How to Outfit an Expedition

Metal canteen with the names and dates of his expeditions scratched into the surface

Dr. Emil W. Haury’s Field Kit
First half 20th century
Metal canteen with the names and dates of his expeditions scratched into the surface; trowel; level; envelope with Arizona State Museum Archaeological Survey cards.
Height of canteen: 7.25 in. (18.4 cm.);
Width of canteen: 4.5 in. (11.4 cm.)
(ASM Catalog No. 85-84-93)

mary graham

Text by Mary E. Graham, retired Head of Library and Archives, December 2011

When one thinks of archaeology, archaeologists, or archaeological excavations certain images spring to mind. Most are derived from popular culture figures we all know and love: Indiana Jones, Lara Croft and other fictional archaeologists. Real-life archaeologists (such as Howard Carter and Heinrich Schliemann) and their work have been sensationalized by the media since the early 20th century. We “know” by all these accounts that archaeology is conducted in exotic and dangerous environments filled with risky and exciting adventure, and that somehow treasure is involved.

In reality, outfitting an expedition or a full-fledged excavation project is a huge effort involving planning, organization, logistics, procurement, and personnel management. It’s always been that way, as evidenced by Charles Forbes Hartford’s 1911 book, Hints on Outfit for Travellers in Tropical Countries, published by the Royal Geographic Society. This manual includes practical details about outfitting an expedition. It addresses clothing, camping equipment, canteens and cooking, provisions, protection from insects and parasites, stationery and writing materials, boxes and packing, medicines and medical requisites, water purification and sanitary appliances, toilet requisites, firearms and ammunition.

On occasion, Agatha Christie created fictional archaeologists in her mysteries. These characters were drawn from her experiences with and observations of working archaeologists. She was married to archaeologist Max Mallowan. In a passage from her 1930s memoir of life on the digs in Syria, Come, Tell Me How You Live, she says this about packing:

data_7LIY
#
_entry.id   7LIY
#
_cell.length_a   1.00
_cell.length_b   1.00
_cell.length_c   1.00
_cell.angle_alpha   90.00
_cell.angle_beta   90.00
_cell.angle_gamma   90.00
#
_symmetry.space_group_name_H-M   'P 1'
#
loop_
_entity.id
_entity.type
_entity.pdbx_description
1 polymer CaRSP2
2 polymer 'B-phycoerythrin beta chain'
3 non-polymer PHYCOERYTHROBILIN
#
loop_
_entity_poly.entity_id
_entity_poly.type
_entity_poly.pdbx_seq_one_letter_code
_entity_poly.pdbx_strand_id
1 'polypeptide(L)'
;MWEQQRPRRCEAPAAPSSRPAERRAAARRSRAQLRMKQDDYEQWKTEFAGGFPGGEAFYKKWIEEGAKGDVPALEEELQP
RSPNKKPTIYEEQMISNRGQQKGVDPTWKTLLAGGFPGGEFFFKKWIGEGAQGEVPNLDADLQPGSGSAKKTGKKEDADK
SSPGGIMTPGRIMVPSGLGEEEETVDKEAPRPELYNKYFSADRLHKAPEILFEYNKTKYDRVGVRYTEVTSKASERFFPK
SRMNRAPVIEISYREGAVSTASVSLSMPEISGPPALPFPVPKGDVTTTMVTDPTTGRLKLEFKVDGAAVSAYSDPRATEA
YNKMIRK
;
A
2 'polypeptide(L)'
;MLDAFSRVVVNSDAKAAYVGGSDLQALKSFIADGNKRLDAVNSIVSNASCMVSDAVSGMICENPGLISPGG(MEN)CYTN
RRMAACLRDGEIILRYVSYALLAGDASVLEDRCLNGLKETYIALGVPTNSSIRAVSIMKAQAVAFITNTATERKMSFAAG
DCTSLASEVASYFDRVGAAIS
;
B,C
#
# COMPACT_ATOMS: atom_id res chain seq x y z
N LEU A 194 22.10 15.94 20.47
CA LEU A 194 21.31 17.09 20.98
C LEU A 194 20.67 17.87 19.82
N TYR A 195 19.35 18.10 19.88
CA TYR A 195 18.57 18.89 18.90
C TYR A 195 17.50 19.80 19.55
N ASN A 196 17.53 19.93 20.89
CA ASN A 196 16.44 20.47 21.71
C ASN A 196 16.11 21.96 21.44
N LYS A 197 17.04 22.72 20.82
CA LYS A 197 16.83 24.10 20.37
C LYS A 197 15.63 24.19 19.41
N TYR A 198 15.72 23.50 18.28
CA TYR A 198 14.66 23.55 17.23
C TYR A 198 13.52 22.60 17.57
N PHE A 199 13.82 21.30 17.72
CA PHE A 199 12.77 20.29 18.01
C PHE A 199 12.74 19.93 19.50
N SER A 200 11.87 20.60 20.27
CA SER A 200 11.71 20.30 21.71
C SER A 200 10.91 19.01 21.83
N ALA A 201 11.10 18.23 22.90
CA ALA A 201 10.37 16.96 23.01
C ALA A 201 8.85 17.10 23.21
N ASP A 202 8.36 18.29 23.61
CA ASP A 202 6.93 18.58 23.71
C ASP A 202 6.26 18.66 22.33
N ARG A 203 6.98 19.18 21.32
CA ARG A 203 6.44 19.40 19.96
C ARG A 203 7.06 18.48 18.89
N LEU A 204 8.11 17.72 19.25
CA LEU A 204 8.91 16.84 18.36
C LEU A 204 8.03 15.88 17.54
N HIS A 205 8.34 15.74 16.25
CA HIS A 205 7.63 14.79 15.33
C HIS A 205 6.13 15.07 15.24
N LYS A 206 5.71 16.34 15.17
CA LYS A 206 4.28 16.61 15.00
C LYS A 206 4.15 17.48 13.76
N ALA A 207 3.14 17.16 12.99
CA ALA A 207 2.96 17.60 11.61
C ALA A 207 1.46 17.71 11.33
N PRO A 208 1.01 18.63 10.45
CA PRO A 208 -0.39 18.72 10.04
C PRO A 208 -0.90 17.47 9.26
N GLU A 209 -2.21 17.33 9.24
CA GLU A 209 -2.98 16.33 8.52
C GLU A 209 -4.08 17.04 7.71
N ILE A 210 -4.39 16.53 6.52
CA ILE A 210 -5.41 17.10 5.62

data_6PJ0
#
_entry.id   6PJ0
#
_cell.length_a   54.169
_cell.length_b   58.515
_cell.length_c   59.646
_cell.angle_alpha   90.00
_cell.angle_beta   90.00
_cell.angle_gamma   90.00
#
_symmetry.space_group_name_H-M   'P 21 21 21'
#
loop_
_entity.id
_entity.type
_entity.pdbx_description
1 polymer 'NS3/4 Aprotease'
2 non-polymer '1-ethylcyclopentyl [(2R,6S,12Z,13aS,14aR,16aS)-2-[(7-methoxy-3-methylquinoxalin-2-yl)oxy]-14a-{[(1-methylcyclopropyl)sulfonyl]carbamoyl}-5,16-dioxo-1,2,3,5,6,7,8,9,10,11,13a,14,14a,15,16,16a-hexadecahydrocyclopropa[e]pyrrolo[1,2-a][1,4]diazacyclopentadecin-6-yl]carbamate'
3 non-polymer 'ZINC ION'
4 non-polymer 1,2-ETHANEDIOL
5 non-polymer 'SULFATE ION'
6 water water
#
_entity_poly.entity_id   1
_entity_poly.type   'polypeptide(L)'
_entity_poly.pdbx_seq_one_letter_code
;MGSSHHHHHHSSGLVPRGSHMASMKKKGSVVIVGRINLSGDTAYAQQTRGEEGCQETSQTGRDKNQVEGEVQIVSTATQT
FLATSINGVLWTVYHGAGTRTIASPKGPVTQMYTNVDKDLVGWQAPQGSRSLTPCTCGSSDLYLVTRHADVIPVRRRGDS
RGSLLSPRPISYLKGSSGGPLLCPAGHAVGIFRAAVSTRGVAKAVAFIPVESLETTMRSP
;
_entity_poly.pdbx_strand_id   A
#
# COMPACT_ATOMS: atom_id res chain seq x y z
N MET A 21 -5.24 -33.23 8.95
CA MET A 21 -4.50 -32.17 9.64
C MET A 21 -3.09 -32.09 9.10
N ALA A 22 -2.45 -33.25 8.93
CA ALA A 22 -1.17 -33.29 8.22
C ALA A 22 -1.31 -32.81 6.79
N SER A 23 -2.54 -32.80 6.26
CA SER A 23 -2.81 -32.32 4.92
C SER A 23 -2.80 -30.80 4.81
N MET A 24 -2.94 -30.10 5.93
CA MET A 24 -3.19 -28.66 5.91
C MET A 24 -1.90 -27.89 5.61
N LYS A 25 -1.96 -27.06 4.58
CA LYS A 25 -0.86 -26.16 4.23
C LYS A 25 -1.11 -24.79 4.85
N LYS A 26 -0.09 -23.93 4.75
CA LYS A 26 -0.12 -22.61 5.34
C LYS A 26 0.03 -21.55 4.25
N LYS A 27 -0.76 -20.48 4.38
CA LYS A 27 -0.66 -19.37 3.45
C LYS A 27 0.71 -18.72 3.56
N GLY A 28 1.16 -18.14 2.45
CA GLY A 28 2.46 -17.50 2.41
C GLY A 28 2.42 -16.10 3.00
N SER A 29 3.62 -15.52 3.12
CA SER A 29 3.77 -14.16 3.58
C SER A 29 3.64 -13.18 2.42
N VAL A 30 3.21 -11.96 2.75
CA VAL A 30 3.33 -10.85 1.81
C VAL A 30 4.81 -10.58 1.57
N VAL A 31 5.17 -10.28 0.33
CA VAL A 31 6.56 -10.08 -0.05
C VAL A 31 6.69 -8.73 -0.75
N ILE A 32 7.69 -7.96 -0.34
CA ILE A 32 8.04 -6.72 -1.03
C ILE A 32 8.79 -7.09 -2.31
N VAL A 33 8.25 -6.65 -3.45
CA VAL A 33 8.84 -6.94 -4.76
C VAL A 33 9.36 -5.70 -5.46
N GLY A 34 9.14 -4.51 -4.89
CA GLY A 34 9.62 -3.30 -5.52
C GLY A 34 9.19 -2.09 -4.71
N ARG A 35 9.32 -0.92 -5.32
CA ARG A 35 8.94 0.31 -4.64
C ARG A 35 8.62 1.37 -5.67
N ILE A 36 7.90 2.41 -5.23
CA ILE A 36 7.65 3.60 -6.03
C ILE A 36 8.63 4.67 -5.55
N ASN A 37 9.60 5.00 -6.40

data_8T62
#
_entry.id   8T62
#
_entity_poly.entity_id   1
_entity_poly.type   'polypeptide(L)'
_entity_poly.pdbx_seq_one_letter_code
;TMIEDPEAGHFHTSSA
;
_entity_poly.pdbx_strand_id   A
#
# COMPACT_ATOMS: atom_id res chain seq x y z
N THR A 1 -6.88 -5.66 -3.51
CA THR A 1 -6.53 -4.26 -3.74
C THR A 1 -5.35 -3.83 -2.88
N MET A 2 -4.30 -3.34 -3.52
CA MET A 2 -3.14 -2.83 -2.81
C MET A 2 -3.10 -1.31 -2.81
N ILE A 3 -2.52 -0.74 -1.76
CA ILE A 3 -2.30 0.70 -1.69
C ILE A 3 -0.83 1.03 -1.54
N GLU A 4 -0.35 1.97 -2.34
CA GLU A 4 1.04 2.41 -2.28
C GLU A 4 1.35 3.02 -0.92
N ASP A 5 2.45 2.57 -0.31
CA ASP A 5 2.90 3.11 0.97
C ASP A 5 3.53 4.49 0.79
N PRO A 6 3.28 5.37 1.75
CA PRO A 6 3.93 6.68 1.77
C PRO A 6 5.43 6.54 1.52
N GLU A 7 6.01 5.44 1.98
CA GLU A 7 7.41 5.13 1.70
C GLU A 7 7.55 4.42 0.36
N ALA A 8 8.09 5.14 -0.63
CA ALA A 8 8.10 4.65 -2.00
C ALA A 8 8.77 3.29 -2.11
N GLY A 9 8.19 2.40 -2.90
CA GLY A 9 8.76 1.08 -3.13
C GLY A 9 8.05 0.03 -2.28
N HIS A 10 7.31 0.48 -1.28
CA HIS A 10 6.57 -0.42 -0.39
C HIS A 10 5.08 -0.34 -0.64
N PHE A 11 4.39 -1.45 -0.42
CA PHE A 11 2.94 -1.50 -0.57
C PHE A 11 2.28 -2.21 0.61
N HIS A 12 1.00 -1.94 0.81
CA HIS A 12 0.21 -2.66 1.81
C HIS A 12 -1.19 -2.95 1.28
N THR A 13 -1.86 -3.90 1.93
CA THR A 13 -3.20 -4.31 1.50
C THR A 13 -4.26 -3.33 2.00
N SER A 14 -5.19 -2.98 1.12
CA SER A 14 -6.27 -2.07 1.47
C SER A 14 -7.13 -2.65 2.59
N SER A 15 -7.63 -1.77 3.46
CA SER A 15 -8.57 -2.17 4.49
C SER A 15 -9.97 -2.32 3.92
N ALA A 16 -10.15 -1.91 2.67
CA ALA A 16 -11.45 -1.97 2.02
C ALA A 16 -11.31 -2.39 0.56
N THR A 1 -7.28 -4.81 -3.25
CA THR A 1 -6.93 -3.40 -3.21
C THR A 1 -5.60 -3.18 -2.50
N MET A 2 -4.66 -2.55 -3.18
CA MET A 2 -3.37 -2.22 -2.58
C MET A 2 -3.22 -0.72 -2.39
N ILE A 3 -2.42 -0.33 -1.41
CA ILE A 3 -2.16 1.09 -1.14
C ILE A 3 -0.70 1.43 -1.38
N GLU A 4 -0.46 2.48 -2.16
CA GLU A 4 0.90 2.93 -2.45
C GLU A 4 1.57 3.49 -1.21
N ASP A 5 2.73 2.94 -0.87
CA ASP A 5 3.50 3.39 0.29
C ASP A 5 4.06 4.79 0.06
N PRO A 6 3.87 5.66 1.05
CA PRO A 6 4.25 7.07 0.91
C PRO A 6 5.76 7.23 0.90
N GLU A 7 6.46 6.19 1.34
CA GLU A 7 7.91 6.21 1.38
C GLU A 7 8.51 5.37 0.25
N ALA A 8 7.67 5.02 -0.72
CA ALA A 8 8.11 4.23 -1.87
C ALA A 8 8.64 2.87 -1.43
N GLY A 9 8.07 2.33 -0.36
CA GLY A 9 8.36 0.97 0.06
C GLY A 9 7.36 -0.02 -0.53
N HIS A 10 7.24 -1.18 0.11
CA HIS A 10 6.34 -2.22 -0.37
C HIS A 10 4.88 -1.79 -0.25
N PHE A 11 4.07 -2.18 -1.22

One thing can safely be said about an archaeological packing. It consists mainly of books.  What books to take, what books can be taken, what books there are room for, what books can (with agony!) be left behind. I am firmly convinced that all archaeologists pack in the following manner: They decide on the maximum number of suitcases that a long suffering Wagon Lit Company [railroad] will permit them to take. They then fill these suitcases to the brim with books. They then, reluctantly, take out a few books, and fill in the space thus obtained with shirt, pajamas, socks, etc.

Book cover

Closer to Home

Byron Cummings, director of the Arizona State Museum and University of Arizona president, organized various archaeological field expeditions for the University of Arizona. This is his 1917 expense account for approximately three months from Wetherill & Colville traders in Kayenta, Arizona. Included are expenses for the herding and gathering of horses; supplies such as coffee, canned milk, lard, bacon, canned peaches; purchasing mutton from local Navajos; kettles, shovels, spoons; laborers (local Navajo men); the rental of pack mules; and the services of Mr. John Wetherill as a guide for 11 days. Grand total:  $240.47.

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On a Personal Note

Even preeminent archaeologists start off needing practical advice on the realities of life in the field.  Here is a 1925 letter from Byron Cummings, head of the National Geographic Society Expedition in Mexico, to a young Emil Haury (future Director of the Arizona State Museum), then a college student living in Kansas. Cummings starts off, “May is nearing its close and your college year will soon be over. Then I trust you will pack your knapsack and turn your face southward. Think we can make you work hard enough to earn your “grub” at least. While we continue to excavations, shall want you to help me look after the men and keep the work moving. I have been handling thirty alone since the first of January and my soles are nearly worn through and my disposition ruined, so realize what you are stepping into…”

He continues advising him on the proper attire for his first expedition to Cuicuilco, Mexico  saying “you will want old clothes of kaki [sic]. A pair of high shoes or heavy shoes with leggings are necessary to be comfortable. You will need a rain coat, for the summer is the rainy season here, and fairly warm clothing. The altitude is high and the nights are quite cool.”

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The future Dr. Haury notes in his journal on June 11, 1925, “This morning should mark the beginning of a new & novel experience. Left Newton on No. 17, at 4:55am, for Mexico City. Mother, father, Olin and Abie were at the depot to see me off. Saying “good-bye” to home and friends isn’t the easiest thing in the world to do.”

The photos below are from an album created by Emil Haury on the National Geographic Expedition to San Cuicuilco, Mexico, 1924-25 (MS 3: Emil W. Haury Papers. ASM archives).





Hartford, Charles Forbes

  • 1911 Hints on Outfit for Travellers in Tropical Countries.  Royal Geographical Society, London.

Mallowan, Agatha Christie

  • 1946 Come, Tell Me How You Live. William Collins & Sons, Glasgow.